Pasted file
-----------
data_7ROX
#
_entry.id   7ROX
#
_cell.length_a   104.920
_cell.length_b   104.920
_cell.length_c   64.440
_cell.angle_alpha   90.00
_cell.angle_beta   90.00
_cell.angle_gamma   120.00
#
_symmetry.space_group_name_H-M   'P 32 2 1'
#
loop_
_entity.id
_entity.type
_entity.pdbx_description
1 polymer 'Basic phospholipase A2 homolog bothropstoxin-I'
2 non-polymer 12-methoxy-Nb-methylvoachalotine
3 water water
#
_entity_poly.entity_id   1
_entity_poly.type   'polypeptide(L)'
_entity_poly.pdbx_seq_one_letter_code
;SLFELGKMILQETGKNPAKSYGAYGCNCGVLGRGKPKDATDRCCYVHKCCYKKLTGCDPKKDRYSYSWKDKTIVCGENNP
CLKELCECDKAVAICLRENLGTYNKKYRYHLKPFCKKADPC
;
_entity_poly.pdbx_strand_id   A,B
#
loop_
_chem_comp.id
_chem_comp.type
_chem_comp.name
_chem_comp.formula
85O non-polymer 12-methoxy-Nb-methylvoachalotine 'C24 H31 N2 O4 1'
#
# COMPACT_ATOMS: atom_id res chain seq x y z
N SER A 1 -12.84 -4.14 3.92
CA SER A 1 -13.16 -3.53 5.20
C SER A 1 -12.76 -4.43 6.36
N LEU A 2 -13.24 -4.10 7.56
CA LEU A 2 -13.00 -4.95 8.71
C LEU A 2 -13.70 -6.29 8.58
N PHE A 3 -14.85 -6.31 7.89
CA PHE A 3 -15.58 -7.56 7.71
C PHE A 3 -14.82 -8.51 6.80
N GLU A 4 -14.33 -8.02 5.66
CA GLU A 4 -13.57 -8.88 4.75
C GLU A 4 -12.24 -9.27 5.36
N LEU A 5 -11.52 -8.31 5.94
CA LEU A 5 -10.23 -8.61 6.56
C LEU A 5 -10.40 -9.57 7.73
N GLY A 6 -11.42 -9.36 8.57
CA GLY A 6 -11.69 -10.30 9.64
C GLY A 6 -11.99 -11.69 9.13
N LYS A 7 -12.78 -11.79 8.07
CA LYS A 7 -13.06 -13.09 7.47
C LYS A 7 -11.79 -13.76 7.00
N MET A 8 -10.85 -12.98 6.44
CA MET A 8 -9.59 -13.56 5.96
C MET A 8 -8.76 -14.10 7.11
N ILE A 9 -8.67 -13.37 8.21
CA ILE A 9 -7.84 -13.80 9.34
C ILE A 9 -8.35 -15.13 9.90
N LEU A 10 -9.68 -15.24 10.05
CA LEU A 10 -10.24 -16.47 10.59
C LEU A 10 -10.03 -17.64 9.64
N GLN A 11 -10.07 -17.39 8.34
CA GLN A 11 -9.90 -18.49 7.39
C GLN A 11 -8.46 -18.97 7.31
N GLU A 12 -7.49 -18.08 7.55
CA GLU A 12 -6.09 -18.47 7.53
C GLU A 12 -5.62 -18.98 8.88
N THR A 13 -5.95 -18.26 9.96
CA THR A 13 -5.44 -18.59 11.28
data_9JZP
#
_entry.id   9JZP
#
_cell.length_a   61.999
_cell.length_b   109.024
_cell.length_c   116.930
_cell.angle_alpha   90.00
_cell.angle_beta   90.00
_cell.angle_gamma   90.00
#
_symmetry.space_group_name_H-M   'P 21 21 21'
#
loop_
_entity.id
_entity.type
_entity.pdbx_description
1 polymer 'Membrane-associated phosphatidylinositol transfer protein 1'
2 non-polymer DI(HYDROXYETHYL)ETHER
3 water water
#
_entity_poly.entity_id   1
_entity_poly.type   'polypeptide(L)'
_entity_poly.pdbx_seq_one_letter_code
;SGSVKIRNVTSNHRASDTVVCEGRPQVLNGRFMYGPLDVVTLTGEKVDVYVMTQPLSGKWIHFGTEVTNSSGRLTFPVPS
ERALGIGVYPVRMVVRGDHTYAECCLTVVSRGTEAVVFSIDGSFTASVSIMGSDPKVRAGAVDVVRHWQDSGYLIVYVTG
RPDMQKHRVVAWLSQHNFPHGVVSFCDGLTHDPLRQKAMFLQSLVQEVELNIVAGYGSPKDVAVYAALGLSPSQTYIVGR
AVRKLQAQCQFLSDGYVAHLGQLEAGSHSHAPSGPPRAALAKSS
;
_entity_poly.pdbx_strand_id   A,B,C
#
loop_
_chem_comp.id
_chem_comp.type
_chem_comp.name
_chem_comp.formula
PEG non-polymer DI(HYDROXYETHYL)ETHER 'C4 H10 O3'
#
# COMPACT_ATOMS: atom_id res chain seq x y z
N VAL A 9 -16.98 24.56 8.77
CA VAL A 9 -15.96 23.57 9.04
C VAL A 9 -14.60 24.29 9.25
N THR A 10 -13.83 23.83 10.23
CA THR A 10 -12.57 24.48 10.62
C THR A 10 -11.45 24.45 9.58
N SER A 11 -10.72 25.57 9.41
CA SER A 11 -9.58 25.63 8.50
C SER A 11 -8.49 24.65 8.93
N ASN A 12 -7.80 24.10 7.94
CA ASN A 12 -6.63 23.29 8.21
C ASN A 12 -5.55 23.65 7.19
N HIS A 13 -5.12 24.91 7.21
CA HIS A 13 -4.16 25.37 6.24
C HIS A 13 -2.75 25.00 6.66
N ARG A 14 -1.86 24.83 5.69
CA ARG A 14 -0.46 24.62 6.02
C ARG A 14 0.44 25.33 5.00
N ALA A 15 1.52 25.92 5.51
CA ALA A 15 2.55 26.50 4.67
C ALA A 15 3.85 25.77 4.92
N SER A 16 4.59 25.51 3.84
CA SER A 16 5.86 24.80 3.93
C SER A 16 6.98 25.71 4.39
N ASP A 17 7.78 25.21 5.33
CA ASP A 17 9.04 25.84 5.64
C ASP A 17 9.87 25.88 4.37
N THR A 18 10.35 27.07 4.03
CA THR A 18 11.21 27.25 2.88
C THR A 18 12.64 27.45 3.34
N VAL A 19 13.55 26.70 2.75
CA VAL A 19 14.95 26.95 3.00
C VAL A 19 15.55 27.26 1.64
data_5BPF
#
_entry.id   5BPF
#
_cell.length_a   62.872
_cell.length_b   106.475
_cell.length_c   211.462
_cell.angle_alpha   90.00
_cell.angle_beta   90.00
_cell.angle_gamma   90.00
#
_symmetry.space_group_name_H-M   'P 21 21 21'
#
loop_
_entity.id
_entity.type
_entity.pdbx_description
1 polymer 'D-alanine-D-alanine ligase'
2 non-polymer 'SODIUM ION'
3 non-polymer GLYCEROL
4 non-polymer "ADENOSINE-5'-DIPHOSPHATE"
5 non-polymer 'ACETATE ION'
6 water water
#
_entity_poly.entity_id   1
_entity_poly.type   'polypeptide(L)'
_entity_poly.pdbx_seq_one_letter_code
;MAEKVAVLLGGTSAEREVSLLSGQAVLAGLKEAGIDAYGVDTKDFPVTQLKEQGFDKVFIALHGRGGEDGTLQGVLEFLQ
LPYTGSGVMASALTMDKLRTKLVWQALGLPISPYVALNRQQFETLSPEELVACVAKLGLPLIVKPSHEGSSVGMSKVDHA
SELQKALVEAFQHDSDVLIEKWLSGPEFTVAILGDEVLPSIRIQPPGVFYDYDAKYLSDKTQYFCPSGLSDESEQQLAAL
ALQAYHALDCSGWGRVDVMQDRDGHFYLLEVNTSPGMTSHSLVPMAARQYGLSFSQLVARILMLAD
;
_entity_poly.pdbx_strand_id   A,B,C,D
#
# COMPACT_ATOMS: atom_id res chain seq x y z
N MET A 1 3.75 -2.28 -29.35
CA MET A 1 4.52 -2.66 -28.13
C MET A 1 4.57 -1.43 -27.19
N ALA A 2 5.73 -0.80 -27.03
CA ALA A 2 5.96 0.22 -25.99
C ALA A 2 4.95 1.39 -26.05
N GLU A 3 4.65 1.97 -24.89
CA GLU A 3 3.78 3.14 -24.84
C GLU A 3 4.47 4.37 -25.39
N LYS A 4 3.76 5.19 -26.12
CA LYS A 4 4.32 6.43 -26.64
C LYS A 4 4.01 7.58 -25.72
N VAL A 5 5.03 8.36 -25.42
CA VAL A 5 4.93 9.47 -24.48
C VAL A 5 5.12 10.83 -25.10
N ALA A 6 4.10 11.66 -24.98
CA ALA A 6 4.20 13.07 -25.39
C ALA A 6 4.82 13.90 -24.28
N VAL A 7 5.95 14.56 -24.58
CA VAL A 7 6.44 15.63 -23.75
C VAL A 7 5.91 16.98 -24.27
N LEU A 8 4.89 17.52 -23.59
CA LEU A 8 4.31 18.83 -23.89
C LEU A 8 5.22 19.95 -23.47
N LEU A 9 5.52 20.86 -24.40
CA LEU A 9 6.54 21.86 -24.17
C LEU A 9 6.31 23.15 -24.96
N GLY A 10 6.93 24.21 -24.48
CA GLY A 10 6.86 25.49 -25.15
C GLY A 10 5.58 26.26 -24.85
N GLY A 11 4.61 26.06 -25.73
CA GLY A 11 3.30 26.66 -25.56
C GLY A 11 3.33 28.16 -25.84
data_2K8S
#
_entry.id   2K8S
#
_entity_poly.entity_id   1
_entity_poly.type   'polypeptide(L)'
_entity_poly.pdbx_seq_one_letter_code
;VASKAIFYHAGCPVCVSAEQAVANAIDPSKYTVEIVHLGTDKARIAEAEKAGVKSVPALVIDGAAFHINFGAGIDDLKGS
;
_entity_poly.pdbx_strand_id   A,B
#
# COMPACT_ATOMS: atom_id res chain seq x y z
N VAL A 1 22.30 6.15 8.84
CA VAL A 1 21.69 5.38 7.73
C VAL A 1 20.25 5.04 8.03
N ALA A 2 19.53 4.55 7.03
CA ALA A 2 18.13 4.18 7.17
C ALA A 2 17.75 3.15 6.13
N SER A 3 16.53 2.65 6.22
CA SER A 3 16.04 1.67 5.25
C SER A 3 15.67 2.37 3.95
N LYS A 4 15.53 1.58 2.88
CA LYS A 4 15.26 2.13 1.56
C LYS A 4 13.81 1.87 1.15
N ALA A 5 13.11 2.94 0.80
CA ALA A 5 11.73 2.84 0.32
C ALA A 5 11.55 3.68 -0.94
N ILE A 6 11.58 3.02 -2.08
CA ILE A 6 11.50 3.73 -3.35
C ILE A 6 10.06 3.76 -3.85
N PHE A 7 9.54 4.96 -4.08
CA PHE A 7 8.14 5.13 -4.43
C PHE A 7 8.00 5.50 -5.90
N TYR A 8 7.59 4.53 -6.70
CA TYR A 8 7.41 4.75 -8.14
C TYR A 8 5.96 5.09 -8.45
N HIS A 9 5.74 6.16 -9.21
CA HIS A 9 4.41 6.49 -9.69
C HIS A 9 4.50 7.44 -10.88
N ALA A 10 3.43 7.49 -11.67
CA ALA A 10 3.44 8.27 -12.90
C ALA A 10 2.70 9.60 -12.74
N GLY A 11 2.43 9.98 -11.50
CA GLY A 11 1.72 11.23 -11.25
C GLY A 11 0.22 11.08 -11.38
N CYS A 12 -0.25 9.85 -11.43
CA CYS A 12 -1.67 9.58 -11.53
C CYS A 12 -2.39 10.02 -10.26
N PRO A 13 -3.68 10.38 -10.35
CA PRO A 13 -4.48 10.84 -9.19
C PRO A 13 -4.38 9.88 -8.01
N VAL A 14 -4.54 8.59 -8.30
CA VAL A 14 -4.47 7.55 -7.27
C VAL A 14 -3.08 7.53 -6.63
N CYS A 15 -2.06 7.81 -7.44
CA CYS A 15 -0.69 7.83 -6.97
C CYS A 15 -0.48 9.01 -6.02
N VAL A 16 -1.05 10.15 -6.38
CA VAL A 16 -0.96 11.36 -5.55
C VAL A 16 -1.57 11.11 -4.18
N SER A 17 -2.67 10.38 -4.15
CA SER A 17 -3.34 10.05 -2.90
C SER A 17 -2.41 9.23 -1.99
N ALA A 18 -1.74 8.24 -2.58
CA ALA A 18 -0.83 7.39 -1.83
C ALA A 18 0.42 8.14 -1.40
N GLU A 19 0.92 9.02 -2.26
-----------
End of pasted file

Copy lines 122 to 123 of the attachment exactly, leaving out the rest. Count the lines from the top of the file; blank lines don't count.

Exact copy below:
CA SER A 11 -9.58 25.63 8.50
C SER A 11 -8.49 24.65 8.93